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Saudi Journal of Kidney Diseases and Transplantation
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Year : 2014  |  Volume : 25  |  Issue : 4  |  Page : 900-905
Primary vesicoureteral reflux in Sudanese children

1 Department of Pediatrics and Child Health, Soba University Hospital, Faculty of Medicine, University of Khartoum, Sudan
2 Department of Paediatrics, Omdurman Teaching Hospital, Ministry of Health, Sudan

Correspondence Address:
El-Tigani M. A. Ali
Department of Pediatrics and Child Health, Soba University Hospital, Faculty of Medicine, University of Khartoum, Khartoum
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Source of Support: None, Conflict of Interest: None

DOI: 10.4103/1319-2442.135212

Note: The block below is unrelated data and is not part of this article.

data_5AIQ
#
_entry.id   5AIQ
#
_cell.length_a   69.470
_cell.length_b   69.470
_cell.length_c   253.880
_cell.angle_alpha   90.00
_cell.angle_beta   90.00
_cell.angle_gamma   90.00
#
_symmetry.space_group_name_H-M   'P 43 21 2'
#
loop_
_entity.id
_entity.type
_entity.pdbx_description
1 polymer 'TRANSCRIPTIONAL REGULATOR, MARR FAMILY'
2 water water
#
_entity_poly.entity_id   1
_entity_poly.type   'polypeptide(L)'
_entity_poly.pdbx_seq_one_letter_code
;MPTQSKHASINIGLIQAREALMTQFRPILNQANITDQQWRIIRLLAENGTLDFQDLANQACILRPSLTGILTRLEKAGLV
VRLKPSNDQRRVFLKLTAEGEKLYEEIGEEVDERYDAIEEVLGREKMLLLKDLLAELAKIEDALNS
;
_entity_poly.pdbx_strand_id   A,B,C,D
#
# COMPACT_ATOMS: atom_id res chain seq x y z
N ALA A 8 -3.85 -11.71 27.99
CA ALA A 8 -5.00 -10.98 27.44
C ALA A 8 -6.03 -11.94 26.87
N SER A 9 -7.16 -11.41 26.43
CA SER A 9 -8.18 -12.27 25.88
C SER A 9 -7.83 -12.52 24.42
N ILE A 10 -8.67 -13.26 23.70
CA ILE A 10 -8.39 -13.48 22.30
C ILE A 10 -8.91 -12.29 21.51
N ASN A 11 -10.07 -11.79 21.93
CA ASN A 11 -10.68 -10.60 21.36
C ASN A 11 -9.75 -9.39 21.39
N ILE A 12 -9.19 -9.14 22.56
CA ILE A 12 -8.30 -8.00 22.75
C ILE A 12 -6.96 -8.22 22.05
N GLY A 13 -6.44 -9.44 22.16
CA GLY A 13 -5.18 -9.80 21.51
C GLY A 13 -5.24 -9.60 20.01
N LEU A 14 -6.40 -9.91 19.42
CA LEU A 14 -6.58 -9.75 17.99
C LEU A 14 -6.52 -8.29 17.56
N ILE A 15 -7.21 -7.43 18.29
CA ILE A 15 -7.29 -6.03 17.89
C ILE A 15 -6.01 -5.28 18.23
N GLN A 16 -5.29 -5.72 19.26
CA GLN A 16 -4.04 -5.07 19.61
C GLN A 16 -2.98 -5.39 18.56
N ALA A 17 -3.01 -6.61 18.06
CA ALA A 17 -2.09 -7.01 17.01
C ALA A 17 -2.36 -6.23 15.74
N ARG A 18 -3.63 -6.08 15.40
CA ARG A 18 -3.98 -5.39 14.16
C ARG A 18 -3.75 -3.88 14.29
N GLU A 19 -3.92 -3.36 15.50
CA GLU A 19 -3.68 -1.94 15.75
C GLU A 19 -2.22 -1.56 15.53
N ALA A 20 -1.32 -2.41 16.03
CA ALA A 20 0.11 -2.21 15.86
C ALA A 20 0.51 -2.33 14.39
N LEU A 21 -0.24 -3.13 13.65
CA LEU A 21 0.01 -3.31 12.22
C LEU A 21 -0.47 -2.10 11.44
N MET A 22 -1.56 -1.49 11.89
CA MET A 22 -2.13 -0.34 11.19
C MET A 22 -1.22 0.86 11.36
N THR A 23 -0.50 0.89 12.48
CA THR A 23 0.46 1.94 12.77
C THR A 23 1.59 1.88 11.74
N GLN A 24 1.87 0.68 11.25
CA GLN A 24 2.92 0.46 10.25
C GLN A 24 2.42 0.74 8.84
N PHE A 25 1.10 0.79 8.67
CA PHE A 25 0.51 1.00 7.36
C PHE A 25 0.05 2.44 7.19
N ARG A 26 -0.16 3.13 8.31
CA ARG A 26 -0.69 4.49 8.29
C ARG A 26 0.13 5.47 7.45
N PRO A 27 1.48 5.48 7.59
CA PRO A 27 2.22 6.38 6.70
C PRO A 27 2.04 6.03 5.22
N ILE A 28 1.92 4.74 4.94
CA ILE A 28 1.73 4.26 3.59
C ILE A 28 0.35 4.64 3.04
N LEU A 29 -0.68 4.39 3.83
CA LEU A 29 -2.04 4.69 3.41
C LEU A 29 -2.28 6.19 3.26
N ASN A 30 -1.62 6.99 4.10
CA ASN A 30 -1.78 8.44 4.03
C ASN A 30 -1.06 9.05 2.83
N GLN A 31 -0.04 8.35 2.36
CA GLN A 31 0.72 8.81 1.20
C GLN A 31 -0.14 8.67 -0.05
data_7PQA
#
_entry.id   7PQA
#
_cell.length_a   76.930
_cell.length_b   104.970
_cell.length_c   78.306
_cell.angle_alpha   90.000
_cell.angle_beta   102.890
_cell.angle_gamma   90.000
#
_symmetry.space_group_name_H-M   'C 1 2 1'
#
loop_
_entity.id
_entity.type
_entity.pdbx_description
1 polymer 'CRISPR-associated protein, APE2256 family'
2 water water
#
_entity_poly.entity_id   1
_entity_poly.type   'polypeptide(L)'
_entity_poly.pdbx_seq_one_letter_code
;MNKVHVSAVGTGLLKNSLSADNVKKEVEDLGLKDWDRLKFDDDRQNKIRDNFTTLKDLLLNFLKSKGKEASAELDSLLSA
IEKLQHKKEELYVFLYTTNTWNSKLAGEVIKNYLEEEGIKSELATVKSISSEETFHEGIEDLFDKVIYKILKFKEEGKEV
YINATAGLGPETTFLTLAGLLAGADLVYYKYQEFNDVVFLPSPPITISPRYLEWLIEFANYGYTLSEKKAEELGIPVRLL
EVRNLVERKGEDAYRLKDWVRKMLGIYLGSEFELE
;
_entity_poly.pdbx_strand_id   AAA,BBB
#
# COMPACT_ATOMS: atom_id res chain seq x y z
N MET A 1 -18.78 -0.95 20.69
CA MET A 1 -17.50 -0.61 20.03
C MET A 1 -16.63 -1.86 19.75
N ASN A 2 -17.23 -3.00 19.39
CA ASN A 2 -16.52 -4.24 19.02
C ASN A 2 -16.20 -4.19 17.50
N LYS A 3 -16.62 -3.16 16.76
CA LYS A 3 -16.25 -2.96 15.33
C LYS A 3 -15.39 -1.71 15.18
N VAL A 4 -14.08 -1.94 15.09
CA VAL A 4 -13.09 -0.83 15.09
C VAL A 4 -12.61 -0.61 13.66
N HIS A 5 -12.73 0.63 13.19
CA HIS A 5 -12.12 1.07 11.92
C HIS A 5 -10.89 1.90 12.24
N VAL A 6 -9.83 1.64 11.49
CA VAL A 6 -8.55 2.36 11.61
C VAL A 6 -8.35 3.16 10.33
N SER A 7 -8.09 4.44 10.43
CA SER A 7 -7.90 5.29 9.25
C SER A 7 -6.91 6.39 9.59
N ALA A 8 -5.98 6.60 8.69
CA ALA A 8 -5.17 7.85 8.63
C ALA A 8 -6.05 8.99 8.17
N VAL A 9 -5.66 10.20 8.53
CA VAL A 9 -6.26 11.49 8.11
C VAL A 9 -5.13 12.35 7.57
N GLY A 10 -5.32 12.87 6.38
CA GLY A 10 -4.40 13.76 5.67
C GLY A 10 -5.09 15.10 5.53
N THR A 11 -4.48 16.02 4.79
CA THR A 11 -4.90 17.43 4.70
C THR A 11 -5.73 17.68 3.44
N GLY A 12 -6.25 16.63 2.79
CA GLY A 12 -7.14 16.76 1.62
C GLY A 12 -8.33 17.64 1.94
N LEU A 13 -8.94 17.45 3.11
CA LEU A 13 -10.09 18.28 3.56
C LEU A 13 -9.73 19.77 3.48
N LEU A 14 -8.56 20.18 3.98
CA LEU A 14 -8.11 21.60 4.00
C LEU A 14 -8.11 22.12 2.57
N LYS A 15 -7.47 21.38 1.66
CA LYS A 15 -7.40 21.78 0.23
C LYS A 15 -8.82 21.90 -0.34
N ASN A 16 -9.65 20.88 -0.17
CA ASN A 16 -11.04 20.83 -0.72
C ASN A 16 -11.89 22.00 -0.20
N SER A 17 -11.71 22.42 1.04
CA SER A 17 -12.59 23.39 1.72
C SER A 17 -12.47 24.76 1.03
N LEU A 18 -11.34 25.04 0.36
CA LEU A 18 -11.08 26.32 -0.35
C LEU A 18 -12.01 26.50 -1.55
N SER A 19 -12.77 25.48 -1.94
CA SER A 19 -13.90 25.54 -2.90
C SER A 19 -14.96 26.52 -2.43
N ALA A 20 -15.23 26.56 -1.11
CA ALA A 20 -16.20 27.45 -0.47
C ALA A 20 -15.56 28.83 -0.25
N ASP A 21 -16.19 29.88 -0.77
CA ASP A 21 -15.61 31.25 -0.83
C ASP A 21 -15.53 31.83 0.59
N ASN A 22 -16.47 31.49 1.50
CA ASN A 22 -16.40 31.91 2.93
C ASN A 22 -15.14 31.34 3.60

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Vesicoureteral reflux (VUR) is a common congenital renal tract anomaly in children. Reports from Sudan are scanty. We report the characteristics, presentation and outcome of primary VUR in a tertiary care hospital. The records of 30 patients (16 males; 53%) followed-up between January 2004 and December 2010 were reviewed. The mean age at the time of diagnosis was 4 ± 3.9 years and 47% were <2 years of age. Renal ultrasound scan (USS) failed to predict VUR in 17% of the patients. On voiding cysturethrogram (VCUG), VUR was bilateral in 57% and severe grade in 64%. Grades were not significantly associated with age, gender or site of VUR. Initial dimercaptosuccinic acid radionuclide scan showed renal damage in 61.5% of the patients. Renal damage was significantly associated with female gender and severe VUR, but not with age of onset or history of urinary tract infection (UTI). Thirteen patients (43.3%) presented with acute UTI, eight (26.6%) with non-specific urinary tract symptoms and nine (30%) with persistently elevated serum creatinine. Urine cultures were positive in 73% of patients, and E. coli was the most common pathogen. Renal impairment at presentation was significantly associated with bilateral severe VUR and history of UTI but not age or gender. After a mean follow-up period of 1.78 years (6 months to 5 years), 70% of patients remained with normal renal function and 30% progressed to chronic kidney disease; two of them died. In conclusion, our data is different from many studies. Features of primary VUR in Sudanese children are late age of onset, equal gender affection and predominance of severe grade. Presentation is associated with a high rate of UTI, renal damage and advanced renal impairment. Measures to improve early detection and treatment of VUR may reduce the risk of kidney damage.

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